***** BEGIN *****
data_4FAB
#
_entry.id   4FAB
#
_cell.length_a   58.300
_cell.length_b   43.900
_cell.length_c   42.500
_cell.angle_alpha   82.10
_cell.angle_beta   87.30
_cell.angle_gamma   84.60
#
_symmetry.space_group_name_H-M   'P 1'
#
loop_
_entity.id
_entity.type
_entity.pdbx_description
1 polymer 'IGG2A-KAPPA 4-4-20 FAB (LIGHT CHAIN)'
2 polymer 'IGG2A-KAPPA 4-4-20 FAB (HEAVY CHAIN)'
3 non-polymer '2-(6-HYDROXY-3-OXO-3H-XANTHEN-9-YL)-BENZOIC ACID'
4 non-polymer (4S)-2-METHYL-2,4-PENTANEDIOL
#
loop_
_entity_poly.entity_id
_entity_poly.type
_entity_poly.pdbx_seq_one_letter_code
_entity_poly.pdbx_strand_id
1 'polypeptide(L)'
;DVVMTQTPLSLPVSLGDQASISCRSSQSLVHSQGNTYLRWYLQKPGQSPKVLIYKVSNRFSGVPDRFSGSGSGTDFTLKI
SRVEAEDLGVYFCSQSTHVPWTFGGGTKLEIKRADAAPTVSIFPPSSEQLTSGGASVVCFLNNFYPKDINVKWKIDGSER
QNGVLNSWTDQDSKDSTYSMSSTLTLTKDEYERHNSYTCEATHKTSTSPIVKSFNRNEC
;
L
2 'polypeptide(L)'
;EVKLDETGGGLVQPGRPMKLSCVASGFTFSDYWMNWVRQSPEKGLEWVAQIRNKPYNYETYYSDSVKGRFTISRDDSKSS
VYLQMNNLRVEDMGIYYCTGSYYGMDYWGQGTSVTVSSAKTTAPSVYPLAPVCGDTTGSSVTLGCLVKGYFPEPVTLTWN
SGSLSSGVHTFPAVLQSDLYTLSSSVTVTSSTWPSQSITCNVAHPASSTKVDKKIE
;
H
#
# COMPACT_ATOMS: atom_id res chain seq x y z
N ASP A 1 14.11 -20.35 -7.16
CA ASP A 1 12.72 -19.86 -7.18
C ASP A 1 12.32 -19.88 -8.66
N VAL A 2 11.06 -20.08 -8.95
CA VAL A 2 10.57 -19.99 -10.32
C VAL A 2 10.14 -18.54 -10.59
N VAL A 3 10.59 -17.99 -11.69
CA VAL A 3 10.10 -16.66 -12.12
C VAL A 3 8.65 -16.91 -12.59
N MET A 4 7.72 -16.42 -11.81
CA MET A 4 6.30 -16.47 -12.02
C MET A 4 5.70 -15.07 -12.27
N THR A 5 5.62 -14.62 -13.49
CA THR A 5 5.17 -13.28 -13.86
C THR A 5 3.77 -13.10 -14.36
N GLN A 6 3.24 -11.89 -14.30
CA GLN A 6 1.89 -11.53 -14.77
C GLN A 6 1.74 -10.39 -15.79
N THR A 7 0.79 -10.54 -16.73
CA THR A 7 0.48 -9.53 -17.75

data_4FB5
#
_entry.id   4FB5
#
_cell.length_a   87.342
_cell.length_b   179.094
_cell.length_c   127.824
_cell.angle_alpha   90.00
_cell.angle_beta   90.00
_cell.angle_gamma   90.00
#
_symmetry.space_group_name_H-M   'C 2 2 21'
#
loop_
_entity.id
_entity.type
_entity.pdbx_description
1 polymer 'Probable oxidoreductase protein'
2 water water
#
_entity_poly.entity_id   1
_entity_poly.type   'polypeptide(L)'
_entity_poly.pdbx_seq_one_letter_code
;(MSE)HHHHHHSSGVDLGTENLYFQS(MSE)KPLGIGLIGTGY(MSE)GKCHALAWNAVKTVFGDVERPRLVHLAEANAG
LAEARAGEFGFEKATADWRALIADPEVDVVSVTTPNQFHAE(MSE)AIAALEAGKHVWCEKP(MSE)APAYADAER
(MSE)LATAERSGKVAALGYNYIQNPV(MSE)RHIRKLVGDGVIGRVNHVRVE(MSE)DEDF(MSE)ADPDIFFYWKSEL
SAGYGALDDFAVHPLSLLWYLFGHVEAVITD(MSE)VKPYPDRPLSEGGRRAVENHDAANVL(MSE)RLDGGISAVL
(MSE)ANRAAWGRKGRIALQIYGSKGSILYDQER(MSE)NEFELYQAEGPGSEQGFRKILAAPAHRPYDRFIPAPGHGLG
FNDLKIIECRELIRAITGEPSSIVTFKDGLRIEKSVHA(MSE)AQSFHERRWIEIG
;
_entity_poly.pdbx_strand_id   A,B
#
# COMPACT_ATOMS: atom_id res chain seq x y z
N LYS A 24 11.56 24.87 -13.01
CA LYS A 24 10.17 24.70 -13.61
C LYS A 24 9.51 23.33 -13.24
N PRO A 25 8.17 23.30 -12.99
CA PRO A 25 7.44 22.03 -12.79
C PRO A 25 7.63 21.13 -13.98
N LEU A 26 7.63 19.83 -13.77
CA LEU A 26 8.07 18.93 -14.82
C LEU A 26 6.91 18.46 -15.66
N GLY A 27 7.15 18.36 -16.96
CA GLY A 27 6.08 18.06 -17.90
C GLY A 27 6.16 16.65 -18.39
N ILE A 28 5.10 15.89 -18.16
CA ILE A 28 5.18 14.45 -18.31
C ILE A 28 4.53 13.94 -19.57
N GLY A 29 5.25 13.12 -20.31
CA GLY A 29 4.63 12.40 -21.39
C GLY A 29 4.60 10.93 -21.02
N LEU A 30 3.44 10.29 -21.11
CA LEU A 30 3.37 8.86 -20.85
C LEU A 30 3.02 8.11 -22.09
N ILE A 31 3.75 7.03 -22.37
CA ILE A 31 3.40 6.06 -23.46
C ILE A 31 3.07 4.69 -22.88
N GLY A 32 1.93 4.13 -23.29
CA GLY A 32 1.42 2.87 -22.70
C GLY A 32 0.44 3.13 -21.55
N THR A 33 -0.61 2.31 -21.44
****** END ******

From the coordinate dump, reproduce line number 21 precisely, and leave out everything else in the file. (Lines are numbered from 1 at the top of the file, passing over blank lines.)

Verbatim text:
4 non-polymer (4S)-2-METHYL-2,4-PENTANEDIOL